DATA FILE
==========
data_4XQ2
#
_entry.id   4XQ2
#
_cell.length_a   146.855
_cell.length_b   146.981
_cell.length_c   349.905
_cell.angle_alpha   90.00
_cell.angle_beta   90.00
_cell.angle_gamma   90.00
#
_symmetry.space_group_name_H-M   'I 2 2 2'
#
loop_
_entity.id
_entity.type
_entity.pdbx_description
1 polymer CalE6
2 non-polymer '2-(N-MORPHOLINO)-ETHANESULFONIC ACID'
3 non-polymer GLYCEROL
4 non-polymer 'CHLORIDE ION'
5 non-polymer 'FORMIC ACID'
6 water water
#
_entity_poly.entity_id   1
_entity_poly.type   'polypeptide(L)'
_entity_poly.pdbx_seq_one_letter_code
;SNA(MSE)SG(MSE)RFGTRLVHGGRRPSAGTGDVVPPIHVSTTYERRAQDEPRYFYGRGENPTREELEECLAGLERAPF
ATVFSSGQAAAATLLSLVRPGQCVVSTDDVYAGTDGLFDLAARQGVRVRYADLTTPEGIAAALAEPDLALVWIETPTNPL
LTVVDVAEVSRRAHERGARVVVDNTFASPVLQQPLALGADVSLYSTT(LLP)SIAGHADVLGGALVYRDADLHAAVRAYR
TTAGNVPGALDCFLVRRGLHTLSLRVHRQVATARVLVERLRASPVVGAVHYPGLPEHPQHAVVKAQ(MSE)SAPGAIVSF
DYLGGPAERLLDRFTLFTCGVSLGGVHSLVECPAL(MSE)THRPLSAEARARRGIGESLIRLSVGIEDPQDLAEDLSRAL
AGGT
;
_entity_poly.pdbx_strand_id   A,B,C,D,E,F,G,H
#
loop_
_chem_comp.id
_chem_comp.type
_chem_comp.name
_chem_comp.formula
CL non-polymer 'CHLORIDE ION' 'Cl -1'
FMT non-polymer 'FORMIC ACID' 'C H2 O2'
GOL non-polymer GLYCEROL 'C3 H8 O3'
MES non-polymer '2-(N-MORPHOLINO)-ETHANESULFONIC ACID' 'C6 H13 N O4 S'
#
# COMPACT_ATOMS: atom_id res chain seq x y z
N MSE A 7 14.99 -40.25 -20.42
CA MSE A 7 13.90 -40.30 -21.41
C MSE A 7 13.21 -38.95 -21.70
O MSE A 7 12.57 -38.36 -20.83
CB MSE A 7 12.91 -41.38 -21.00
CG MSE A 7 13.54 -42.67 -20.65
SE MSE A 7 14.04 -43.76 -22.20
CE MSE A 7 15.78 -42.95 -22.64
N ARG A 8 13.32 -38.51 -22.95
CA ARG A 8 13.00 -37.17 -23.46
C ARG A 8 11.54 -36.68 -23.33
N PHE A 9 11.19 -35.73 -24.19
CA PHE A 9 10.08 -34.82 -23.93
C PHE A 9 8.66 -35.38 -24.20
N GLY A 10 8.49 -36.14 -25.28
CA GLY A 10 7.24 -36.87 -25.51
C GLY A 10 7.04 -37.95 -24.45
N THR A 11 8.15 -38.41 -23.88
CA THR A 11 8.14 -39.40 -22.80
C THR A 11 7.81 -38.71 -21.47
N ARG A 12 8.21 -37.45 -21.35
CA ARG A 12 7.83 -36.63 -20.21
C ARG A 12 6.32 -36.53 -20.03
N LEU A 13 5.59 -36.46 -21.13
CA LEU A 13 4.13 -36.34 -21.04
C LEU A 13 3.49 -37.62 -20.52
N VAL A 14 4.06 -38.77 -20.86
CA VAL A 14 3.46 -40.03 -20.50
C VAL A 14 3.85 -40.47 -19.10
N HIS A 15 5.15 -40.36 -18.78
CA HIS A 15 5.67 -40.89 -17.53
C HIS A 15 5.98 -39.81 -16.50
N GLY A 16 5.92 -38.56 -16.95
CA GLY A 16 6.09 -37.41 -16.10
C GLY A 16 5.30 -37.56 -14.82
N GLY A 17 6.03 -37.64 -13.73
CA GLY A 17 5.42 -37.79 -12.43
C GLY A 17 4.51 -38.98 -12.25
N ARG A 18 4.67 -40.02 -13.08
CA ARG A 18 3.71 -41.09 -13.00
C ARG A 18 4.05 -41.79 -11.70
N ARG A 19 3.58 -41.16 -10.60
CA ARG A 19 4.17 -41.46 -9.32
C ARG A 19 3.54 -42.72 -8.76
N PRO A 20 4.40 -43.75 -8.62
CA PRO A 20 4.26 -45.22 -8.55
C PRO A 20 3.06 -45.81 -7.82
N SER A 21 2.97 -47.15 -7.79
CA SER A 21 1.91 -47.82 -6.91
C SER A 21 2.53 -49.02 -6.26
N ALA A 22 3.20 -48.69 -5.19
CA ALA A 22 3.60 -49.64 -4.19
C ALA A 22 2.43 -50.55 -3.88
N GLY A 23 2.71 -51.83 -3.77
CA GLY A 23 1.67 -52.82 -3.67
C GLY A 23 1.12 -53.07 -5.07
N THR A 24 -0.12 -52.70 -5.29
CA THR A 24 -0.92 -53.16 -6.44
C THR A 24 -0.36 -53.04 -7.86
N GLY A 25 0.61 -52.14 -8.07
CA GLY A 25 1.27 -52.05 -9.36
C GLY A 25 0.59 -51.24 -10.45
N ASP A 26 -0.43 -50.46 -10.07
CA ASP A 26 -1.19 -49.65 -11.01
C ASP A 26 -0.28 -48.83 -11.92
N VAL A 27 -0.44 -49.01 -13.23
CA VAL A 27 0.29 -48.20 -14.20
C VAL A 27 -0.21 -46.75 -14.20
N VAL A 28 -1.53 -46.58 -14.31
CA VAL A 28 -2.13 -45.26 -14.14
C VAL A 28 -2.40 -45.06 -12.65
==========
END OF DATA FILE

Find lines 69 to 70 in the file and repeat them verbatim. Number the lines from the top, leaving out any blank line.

CA ARG A 12 7.83 -36.63 -20.21
C ARG A 12 6.32 -36.53 -20.03